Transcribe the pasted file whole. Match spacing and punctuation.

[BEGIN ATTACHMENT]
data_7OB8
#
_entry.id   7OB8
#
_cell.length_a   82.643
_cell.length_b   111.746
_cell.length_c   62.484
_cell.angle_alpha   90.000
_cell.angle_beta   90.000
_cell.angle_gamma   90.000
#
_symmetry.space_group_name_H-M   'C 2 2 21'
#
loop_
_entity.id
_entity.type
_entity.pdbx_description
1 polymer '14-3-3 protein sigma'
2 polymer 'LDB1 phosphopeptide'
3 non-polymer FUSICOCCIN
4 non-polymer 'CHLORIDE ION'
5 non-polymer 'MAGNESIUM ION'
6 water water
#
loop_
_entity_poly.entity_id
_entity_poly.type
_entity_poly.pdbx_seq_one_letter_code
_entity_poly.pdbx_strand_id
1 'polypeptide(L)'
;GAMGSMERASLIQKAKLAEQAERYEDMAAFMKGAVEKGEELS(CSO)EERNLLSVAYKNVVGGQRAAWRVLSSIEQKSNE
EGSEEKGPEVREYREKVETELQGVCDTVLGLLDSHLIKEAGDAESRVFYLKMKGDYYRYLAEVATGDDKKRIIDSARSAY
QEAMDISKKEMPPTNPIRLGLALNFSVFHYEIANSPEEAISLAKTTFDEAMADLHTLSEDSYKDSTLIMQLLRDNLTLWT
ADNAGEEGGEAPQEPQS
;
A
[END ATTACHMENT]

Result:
data_7OB8
#
_entry.id   7OB8
#
_cell.length_a   82.643
_cell.length_b   111.746
_cell.length_c   62.484
_cell.angle_alpha   90.000
_cell.angle_beta   90.000
_cell.angle_gamma   90.000
#
_symmetry.space_group_name_H-M   'C 2 2 21'
#
loop_
_entity.id
_entity.type
_entity.pdbx_description
1 polymer '14-3-3 protein sigma'
2 polymer 'LDB1 phosphopeptide'
3 non-polymer FUSICOCCIN
4 non-polymer 'CHLORIDE ION'
5 non-polymer 'MAGNESIUM ION'
6 water water
#
loop_
_entity_poly.entity_id
_entity_poly.type
_entity_poly.pdbx_seq_one_letter_code
_entity_poly.pdbx_strand_id
1 'polypeptide(L)'
;GAMGSMERASLIQKAKLAEQAERYEDMAAFMKGAVEKGEELS(CSO)EERNLLSVAYKNVVGGQRAAWRVLSSIEQKSNE
EGSEEKGPEVREYREKVETELQGVCDTVLGLLDSHLIKEAGDAESRVFYLKMKGDYYRYLAEVATGDDKKRIIDSARSAY
QEAMDISKKEMPPTNPIRLGLALNFSVFHYEIANSPEEAISLAKTTFDEAMADLHTLSEDSYKDSTLIMQLLRDNLTLWT
ADNAGEEGGEAPQEPQS
;
A